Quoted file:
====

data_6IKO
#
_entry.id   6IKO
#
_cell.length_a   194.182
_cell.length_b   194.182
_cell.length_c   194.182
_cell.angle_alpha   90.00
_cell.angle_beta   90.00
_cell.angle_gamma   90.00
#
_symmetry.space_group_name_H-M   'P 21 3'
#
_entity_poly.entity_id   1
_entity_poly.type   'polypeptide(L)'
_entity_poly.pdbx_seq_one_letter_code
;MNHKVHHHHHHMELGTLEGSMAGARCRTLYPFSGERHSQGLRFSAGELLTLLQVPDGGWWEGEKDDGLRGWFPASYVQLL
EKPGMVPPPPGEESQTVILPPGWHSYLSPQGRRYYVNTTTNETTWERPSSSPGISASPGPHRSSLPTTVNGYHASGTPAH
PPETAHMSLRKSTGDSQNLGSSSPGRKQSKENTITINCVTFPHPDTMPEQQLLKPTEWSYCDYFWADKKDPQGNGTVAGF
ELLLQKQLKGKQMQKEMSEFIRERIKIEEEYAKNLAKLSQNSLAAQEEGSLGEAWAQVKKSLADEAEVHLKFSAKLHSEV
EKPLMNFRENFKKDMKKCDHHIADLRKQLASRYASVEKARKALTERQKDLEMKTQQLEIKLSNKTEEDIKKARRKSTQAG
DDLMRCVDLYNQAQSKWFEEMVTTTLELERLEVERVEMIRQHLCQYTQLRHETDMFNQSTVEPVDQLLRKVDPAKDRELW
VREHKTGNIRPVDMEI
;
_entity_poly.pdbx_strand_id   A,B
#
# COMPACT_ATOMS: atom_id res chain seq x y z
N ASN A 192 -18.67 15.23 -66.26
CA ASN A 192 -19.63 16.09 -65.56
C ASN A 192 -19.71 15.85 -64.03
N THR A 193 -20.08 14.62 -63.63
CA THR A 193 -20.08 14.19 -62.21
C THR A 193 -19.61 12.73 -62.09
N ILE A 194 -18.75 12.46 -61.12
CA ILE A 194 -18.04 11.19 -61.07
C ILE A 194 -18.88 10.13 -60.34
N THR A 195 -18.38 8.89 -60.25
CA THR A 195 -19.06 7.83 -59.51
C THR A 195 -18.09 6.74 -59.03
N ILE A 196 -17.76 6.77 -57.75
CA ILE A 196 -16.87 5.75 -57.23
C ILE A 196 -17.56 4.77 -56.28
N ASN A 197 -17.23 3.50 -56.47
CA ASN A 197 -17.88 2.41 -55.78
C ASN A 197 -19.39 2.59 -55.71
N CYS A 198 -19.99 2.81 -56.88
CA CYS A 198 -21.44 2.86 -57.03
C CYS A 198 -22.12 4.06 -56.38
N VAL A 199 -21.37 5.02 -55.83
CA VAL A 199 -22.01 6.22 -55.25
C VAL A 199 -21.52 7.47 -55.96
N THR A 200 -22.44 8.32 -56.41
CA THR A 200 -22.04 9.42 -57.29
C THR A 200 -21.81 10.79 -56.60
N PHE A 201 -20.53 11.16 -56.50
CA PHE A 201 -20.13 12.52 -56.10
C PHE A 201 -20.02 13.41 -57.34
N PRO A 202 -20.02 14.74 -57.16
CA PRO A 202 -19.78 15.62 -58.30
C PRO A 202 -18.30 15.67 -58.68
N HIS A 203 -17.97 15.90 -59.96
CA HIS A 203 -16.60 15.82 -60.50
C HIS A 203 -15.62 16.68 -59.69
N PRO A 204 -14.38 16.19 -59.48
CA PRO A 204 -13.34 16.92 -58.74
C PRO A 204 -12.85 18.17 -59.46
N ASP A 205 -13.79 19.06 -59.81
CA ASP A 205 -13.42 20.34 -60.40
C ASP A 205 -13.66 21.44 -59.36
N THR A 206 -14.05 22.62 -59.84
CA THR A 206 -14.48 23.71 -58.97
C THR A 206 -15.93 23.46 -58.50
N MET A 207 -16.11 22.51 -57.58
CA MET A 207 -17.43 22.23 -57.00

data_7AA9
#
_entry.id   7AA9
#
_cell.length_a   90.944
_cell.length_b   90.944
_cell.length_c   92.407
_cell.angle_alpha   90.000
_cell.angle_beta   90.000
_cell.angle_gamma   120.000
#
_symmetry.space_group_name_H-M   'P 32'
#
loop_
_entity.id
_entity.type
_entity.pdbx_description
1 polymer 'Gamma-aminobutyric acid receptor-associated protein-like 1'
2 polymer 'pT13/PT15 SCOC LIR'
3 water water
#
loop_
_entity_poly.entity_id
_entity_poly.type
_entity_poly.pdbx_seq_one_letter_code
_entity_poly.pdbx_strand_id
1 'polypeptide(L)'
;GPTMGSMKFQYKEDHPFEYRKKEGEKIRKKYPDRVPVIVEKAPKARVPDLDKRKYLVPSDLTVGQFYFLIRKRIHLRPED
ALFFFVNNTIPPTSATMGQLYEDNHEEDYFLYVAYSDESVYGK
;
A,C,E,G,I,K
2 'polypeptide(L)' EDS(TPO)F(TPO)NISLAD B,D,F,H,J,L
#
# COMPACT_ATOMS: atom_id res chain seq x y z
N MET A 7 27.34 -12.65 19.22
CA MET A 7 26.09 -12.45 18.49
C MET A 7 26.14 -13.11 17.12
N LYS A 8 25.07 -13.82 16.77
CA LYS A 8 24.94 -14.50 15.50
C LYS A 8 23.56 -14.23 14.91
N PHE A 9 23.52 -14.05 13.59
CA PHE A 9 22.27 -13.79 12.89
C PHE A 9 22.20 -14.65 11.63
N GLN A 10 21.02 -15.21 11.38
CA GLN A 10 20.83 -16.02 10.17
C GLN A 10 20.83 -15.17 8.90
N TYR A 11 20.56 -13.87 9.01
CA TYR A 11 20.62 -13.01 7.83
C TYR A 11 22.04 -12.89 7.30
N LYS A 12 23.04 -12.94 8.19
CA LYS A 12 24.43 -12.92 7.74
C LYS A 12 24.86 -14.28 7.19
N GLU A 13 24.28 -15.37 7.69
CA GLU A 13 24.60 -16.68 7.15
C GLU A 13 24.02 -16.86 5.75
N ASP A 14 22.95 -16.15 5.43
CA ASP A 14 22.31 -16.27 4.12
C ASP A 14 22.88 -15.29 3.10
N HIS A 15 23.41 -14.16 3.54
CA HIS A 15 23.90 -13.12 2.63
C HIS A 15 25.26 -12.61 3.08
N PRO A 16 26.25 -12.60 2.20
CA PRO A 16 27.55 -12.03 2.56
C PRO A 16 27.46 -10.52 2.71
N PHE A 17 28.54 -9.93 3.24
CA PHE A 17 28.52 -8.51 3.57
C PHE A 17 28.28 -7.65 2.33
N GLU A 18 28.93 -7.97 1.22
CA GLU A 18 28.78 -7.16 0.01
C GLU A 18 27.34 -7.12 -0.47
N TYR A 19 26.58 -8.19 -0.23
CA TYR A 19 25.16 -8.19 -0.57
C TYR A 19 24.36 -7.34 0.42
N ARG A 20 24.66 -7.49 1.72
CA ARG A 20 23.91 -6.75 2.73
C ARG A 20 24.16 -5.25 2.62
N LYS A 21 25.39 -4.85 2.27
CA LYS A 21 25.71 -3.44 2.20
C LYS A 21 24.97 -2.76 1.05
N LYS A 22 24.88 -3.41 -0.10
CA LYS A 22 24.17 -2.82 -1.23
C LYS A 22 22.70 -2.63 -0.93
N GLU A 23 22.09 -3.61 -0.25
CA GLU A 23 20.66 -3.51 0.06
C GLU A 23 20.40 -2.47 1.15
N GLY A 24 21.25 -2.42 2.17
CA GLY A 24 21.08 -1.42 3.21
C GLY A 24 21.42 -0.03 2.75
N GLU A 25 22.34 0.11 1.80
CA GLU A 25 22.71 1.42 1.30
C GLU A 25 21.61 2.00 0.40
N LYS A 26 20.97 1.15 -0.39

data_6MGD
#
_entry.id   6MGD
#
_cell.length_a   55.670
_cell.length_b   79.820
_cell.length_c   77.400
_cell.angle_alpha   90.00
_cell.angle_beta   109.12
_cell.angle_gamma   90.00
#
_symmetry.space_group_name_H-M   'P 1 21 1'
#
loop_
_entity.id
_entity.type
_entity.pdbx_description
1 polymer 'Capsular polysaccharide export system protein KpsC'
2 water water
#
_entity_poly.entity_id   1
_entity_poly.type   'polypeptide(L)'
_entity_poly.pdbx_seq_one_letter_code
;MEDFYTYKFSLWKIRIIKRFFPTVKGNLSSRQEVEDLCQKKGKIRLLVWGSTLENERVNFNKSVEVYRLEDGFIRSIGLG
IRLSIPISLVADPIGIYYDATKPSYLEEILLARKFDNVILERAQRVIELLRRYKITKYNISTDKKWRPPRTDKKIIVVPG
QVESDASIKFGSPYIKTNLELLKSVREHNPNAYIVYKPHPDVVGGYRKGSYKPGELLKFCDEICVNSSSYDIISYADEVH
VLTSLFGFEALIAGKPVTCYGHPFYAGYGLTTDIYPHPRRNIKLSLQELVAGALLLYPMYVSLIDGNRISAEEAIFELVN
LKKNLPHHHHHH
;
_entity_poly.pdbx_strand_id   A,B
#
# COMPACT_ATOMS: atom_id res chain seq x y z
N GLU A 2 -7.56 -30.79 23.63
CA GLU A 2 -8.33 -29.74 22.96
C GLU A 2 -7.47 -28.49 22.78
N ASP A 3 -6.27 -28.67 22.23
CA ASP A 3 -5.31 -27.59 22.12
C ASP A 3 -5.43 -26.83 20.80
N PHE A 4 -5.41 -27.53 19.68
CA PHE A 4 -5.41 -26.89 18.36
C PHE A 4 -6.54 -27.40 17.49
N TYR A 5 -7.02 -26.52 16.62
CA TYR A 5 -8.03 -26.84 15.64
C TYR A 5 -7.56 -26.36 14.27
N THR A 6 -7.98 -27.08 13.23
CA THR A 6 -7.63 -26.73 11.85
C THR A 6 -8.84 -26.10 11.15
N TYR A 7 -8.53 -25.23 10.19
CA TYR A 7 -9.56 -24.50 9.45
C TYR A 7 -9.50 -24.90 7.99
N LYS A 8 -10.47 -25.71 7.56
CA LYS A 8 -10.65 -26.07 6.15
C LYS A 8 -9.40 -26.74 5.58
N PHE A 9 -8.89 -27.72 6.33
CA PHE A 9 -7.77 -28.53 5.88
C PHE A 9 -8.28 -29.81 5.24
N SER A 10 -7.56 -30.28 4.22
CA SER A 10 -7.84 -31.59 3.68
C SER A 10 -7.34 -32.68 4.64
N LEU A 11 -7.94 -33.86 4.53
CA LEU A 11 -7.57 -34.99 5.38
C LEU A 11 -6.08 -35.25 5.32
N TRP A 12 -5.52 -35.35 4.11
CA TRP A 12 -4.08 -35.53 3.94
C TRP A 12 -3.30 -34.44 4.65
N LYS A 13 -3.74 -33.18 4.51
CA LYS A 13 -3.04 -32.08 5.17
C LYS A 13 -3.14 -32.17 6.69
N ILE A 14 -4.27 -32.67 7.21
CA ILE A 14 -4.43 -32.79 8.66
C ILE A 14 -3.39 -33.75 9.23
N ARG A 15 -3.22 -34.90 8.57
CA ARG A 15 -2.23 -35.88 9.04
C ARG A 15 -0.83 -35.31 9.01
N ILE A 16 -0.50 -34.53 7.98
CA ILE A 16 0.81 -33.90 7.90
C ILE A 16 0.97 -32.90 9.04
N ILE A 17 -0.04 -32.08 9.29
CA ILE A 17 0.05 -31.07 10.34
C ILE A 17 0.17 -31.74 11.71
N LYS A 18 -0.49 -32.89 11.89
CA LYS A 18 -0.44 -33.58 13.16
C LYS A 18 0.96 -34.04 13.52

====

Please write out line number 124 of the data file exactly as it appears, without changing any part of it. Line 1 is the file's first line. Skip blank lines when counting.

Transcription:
N LYS A 12 23.04 -12.94 8.19